Moreover, the body may excrete very little acetoacetate in the urine when you’re actually in a keto-adapted state. Remember, BHB is the dominant ketone body you produce.

This would lead to Ketostix, suggesting you’re not in a state of ketosis despite having high blood BHB levels.

For a more accurate measurement of nutritional ketosis/blood BHB levels, you need to purchase a blood ketone monitor either online or from a local pharmacy.

These devices work very similarly to blood glucose monitors and require a simple finger prick to determine how many ketones are in the blood.

Myth: The darker my Ketostix, the better

If anything, having very dark Ketostix would be a sign of concern. A dark color means you’re reaching a critical state of acetoacetate production in the body, which is a condition called ketoacidosis. Ketostix are relatively useless for measuring nutritional ketosis.

In fact, Ketostix are for helping diabetics avoid ketoacidosis and not for laypeople to measure BHB levels in the blood.

To get a more accurate measurement of nutritional ketosis and blood BHB levels, you need to purchase a blood ketone monitor either online or from a local pharmacy.

These devices work very similarly to blood glucose monitors and require a simple finger prick to determine how many ketones are in the blood.

Myth: Ultra-high ketone levels are best for rapid fat loss

Ketone bodies are not inherently fat-burning molecules in the body; rather, they are a source of energy. This would be analogous to saying that having a large amount of cholesterol in the bloodstream is indicative of fat burning.

However, there is some preliminary research that suggests rats eat less when they supplement with exogenous ketones, which has positive ramifications on weight loss. But the main thing to note is that more is not always better.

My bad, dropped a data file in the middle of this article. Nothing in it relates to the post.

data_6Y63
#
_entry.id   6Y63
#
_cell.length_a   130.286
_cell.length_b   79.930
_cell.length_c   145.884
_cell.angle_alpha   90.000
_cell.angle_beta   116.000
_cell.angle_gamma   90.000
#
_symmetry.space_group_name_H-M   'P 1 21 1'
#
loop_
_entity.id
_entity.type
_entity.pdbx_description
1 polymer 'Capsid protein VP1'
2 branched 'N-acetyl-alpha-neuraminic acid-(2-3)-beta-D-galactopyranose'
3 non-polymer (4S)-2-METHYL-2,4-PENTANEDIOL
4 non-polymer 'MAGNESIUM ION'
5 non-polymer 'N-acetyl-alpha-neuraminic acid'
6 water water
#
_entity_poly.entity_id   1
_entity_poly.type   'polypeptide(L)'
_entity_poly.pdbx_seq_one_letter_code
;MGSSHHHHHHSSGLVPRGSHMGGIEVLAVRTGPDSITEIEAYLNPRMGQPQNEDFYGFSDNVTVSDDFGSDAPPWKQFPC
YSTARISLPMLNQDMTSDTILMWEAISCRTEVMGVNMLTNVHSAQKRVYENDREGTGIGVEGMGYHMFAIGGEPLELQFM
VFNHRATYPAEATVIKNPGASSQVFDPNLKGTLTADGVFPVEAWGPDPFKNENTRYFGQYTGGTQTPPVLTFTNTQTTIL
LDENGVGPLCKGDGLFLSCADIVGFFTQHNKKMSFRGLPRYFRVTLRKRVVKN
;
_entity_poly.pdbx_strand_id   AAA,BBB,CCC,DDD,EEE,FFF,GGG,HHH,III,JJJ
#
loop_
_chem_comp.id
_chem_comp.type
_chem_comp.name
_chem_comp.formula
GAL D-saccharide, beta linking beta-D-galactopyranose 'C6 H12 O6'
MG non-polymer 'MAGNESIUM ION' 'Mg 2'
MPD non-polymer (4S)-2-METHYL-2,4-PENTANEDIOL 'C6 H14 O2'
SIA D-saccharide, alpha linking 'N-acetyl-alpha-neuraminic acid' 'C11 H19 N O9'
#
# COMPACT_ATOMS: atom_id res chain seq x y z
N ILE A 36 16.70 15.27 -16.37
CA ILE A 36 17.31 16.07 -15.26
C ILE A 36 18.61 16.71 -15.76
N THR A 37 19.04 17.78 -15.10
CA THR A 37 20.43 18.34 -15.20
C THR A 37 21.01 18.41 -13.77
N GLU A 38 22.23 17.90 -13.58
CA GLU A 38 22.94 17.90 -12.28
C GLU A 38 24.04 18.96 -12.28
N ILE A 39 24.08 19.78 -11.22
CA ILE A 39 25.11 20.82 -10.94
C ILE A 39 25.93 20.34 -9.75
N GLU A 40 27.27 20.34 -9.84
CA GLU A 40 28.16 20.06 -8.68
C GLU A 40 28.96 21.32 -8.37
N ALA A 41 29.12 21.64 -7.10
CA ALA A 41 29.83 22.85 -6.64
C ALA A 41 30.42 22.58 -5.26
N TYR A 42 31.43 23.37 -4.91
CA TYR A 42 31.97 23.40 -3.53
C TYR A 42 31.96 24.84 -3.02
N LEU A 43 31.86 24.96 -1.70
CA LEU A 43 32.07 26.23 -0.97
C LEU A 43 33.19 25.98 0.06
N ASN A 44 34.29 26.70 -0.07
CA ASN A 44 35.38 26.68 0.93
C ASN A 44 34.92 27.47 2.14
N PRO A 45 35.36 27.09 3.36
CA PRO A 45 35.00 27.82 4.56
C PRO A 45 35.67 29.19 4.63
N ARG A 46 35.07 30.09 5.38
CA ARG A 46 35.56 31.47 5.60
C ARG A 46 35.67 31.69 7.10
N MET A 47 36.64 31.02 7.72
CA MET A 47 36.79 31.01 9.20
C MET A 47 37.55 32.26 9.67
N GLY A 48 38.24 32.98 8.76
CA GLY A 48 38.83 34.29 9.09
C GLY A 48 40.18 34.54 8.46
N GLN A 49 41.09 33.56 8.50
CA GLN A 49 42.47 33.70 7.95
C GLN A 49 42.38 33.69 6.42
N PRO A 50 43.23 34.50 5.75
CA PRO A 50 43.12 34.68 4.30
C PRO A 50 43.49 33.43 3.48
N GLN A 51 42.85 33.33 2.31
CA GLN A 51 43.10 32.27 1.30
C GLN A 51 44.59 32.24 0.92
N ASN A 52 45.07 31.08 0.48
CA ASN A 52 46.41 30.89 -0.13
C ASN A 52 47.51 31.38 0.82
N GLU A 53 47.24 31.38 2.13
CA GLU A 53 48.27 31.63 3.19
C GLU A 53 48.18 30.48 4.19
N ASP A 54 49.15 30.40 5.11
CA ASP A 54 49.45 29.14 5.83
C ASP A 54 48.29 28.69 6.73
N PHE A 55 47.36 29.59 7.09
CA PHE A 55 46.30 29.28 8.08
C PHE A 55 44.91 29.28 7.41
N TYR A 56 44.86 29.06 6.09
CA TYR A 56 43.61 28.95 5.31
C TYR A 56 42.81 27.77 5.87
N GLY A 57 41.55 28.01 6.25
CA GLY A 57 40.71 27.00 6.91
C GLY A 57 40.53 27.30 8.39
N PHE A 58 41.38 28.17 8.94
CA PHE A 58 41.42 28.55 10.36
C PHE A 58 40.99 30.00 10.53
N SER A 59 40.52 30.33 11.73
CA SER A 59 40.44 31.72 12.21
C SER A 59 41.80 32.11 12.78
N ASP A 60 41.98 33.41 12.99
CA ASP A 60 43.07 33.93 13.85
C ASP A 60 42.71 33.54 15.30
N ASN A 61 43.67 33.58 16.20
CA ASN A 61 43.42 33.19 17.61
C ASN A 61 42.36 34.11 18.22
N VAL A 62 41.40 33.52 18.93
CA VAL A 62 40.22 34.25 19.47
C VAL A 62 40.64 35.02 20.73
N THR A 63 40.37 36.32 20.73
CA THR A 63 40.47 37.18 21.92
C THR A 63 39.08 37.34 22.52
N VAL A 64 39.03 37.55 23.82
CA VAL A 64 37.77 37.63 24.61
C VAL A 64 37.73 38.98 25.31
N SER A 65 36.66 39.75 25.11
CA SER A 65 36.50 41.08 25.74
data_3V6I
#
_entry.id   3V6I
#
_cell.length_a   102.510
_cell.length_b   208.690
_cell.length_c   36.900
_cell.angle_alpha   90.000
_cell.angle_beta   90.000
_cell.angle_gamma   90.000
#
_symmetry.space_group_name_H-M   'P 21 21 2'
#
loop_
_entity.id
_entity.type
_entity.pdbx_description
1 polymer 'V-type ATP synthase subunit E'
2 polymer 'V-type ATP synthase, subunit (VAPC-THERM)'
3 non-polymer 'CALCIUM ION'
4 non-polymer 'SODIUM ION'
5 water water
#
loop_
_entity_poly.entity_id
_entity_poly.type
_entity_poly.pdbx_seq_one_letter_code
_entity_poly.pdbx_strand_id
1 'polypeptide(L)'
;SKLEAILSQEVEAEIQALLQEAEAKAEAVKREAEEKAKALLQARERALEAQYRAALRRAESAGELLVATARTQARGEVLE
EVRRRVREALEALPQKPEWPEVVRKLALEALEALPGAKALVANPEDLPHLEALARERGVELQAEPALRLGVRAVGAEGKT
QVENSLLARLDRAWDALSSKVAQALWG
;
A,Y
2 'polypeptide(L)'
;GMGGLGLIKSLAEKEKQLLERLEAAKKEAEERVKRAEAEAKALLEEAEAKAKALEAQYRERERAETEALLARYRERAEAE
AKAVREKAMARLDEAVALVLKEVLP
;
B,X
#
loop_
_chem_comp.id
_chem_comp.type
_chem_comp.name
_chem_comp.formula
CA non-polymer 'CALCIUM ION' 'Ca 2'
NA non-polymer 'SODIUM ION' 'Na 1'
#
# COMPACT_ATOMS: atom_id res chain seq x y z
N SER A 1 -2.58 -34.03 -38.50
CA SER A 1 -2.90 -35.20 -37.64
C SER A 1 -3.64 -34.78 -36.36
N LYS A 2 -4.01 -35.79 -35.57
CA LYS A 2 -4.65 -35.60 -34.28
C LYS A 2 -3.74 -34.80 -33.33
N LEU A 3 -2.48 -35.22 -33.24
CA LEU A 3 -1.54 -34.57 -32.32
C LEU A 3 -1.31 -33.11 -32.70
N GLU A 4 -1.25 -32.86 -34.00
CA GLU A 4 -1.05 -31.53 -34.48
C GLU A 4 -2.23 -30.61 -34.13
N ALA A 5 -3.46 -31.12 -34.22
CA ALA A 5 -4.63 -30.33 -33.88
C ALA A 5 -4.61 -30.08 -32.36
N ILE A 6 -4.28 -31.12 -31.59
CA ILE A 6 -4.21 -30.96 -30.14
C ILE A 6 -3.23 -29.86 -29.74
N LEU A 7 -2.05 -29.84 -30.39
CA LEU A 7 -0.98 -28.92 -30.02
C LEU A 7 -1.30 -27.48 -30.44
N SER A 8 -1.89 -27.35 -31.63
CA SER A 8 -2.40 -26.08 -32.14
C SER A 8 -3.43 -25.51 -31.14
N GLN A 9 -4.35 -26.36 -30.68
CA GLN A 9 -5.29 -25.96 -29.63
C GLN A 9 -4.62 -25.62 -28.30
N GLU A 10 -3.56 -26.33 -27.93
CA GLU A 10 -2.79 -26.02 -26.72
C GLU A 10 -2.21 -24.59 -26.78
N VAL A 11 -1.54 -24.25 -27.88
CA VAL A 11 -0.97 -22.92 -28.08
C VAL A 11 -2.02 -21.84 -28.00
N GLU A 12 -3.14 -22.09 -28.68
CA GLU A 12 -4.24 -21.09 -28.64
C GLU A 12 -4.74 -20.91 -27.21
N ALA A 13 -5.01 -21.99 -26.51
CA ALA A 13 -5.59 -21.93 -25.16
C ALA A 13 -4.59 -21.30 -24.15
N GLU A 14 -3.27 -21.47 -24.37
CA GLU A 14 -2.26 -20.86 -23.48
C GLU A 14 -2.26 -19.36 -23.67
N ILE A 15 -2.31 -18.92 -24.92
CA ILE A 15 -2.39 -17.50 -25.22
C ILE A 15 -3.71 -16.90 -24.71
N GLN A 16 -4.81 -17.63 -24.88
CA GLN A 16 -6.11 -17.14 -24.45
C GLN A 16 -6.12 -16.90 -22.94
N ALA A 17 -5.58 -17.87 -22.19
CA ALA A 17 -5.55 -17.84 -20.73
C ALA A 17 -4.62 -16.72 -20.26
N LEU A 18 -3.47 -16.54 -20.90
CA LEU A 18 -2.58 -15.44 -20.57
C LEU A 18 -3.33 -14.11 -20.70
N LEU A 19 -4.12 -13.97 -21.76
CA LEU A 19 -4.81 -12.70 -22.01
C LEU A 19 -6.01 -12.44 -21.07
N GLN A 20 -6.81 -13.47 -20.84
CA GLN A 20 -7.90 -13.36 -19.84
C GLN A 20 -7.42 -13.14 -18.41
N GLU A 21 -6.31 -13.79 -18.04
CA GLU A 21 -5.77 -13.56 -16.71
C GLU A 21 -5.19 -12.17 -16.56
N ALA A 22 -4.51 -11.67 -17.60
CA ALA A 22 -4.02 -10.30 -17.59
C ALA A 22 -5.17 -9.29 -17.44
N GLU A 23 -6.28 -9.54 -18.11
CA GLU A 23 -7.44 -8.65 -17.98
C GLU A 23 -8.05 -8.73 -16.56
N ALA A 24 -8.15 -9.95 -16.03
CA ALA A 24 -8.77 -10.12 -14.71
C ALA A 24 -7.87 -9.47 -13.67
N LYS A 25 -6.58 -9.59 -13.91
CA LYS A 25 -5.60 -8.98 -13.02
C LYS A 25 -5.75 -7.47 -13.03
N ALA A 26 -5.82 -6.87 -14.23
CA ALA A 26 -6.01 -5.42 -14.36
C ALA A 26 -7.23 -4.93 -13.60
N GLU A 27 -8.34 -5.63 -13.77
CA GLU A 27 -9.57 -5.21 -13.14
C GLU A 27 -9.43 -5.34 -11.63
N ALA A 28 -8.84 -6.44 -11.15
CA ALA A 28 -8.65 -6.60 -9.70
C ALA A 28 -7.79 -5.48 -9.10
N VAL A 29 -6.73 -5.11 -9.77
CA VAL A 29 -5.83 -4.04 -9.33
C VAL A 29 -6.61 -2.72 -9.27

Tissues can directly use ketones or convert them to acetyl-CoA; acetyl-CoA can then be fed into metabolic pathways in the body and used for energy production.

With that being said, ketone bodies are much less likely to be stored as fat than protein and carbohydrates. In that sense, ketogenic diets are a great way to promote weight loss and minimize excess fat gain when trying to build muscle.

If you consume an exorbitant amount of ketones from supplementation, the body (specifically the kidneys) will rapidly work to filter ketones out through urine rather than converting them to fat tissue.

Again, this is not to say that you can’t gain fat if you consume an abundance of exogenous ketones. Rather, your body is less prone to convert excess ketones to fat than other macronutrients.


Q: Should I buy KetoStix to track my ketone body levels?

A: KetoStix are not a necessity when beginning a ketogenic diet. Being in a state of clinical ketosis is not a requisite for benefiting from this type of diet. Moreover, nutritional ketosis is often intermittent; if you’re on a TKD or CKD, KetoStix may give you errant results due to short-term carbohydrate intake.

Q: What’s the best way to tell if my body is producing enough ketones?

A: The three ketone bodies humans produce have a distinctive smell, which you can detect in your breath. Your urine will also smell of them (if the other urine smells don’t overwhelm them).

The smell is difficult to describe; some people note that it smells like overly ripe apples. Once you smell ketone bodies, you’ll realize it’s a very distinctive, unique smell that leaves a metallic taste in your mouth.